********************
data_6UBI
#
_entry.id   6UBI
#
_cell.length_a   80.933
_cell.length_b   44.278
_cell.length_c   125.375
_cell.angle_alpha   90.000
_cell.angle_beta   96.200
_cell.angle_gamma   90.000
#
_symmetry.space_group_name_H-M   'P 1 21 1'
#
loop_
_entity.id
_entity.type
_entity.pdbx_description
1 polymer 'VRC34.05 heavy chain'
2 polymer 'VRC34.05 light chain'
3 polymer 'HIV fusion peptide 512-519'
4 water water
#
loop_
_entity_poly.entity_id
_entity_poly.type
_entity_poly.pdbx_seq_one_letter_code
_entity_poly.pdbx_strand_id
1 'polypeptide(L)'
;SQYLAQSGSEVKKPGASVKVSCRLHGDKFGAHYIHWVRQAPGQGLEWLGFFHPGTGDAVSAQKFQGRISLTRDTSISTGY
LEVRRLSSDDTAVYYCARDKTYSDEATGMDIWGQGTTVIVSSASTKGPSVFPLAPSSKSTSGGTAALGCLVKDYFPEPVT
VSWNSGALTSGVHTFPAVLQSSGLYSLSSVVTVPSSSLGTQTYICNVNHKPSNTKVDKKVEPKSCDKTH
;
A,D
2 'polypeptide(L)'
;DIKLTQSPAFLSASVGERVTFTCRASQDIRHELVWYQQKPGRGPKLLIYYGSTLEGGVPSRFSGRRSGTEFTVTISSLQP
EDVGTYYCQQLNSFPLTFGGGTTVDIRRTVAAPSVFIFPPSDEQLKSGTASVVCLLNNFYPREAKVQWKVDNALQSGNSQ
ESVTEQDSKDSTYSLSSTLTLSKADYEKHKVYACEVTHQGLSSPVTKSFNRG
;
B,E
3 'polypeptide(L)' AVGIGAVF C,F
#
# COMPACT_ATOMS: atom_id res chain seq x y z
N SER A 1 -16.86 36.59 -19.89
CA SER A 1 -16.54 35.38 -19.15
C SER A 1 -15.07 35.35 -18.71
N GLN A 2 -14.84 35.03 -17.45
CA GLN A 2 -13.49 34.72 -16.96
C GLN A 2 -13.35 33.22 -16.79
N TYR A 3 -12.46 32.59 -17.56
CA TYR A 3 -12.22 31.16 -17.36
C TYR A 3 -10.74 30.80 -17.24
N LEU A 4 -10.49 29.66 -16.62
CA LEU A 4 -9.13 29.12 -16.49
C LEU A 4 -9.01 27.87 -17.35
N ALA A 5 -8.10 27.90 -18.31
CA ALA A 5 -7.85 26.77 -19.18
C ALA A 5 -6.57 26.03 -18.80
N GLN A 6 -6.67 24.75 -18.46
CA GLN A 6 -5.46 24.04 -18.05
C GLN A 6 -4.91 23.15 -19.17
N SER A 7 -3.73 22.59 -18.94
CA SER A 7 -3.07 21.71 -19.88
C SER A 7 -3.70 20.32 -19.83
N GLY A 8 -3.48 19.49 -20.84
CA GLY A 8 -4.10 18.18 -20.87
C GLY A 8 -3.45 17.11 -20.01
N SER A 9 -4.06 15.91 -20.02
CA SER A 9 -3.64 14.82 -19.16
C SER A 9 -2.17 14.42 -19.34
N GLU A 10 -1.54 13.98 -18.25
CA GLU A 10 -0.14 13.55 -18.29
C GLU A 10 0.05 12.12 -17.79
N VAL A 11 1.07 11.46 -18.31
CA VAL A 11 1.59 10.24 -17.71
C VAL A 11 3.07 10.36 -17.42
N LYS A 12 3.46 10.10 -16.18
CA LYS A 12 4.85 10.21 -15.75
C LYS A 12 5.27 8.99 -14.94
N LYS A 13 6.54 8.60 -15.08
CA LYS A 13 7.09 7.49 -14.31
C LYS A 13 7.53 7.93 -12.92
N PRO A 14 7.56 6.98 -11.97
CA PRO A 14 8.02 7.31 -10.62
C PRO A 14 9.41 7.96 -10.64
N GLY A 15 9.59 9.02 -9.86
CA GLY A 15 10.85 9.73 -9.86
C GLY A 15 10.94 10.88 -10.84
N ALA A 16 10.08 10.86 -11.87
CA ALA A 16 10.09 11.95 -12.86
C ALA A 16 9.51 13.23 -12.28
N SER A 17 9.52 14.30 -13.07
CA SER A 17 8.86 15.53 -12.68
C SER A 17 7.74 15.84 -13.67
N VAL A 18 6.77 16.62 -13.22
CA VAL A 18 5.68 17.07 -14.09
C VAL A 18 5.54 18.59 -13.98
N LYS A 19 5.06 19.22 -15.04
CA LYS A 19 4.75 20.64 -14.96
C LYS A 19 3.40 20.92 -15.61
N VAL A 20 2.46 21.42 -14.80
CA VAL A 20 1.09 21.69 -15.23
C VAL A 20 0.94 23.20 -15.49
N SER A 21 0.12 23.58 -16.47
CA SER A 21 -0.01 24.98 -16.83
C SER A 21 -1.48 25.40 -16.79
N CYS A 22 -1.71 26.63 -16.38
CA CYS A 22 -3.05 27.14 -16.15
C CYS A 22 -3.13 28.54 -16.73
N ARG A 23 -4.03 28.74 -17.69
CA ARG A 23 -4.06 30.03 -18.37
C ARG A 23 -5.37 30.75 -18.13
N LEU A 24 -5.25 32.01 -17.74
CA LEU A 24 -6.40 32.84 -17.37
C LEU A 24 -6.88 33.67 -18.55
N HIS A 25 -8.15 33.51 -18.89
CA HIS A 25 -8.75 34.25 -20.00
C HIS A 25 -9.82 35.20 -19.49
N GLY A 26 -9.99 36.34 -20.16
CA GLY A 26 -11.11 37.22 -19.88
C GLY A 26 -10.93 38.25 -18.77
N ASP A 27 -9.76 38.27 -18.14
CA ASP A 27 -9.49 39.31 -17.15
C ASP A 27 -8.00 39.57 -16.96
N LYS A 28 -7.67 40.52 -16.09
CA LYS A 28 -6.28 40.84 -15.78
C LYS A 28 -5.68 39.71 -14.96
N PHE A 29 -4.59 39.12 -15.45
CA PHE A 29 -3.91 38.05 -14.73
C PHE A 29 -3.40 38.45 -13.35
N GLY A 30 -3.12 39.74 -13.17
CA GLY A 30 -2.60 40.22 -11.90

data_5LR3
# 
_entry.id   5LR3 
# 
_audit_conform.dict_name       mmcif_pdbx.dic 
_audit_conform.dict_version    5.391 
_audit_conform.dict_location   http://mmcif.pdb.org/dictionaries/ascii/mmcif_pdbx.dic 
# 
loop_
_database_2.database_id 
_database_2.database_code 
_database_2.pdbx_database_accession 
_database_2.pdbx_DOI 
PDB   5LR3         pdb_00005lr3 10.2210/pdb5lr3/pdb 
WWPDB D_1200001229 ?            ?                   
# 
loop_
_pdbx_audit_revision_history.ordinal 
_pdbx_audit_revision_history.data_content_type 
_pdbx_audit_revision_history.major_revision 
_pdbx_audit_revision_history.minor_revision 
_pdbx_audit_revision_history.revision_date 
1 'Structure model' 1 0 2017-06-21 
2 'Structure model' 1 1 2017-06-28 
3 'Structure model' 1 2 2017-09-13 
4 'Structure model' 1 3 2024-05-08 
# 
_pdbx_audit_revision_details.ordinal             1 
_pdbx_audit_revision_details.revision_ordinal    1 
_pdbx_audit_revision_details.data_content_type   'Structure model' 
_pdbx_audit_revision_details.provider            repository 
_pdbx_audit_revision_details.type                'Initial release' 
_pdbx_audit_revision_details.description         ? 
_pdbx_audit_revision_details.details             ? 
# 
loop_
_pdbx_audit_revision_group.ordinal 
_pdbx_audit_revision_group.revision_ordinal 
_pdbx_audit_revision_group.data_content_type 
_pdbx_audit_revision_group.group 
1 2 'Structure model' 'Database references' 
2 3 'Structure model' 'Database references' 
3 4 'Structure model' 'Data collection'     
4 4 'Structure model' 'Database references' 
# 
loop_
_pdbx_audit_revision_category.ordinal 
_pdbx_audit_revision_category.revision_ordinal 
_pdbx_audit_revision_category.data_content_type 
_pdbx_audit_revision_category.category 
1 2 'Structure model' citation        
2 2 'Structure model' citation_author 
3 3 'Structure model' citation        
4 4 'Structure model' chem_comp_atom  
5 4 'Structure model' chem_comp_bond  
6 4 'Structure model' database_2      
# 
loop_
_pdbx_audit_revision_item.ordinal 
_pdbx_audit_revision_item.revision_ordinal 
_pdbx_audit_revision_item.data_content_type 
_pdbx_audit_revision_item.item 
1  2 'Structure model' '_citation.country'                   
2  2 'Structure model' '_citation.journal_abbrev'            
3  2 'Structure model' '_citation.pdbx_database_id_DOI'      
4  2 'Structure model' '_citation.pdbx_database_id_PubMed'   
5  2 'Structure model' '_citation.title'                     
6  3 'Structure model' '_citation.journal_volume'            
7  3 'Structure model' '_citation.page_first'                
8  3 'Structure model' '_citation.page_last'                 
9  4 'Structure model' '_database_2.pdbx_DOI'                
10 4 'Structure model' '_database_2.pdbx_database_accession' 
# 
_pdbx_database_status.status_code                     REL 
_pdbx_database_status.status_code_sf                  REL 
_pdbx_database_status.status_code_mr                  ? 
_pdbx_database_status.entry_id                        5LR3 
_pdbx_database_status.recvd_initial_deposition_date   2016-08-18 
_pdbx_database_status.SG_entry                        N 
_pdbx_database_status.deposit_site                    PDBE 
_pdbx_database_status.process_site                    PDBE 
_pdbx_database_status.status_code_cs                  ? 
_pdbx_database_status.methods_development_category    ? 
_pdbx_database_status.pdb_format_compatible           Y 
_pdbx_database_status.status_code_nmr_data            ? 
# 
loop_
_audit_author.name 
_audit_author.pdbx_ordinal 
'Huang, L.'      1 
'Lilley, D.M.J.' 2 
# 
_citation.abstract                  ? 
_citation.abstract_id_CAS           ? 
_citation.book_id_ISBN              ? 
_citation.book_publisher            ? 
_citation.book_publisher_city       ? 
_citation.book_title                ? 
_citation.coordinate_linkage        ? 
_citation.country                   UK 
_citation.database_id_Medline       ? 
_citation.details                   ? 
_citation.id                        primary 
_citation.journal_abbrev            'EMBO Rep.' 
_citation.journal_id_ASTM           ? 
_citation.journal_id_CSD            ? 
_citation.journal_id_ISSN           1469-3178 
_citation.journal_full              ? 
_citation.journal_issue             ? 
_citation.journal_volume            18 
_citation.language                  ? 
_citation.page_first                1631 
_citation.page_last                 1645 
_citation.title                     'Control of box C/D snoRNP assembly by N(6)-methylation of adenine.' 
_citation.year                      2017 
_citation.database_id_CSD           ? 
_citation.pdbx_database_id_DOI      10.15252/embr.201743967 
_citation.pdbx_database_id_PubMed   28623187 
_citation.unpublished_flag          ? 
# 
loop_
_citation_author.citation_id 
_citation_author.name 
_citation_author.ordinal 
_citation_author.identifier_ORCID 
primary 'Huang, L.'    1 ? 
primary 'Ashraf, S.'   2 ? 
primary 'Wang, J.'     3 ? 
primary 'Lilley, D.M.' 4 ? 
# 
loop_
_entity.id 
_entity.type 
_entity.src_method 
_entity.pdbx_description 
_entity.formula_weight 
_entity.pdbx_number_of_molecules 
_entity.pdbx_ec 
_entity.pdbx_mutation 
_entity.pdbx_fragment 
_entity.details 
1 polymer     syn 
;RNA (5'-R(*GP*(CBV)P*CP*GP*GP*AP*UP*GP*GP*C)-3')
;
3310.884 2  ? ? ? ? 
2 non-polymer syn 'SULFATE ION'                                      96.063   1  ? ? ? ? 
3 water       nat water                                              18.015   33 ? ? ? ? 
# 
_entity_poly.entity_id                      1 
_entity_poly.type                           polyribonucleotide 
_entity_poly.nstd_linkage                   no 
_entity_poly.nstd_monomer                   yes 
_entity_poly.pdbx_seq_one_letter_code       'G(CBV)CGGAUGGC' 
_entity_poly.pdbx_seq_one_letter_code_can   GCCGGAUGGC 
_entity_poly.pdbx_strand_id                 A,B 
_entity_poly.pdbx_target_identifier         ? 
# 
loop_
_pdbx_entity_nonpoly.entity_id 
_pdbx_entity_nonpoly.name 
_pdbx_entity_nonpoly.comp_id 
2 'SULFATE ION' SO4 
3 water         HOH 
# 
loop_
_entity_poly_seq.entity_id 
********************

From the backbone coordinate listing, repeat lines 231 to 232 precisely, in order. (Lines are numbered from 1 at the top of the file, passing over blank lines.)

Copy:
_citation.country                   UK 
_citation.database_id_Medline       ? 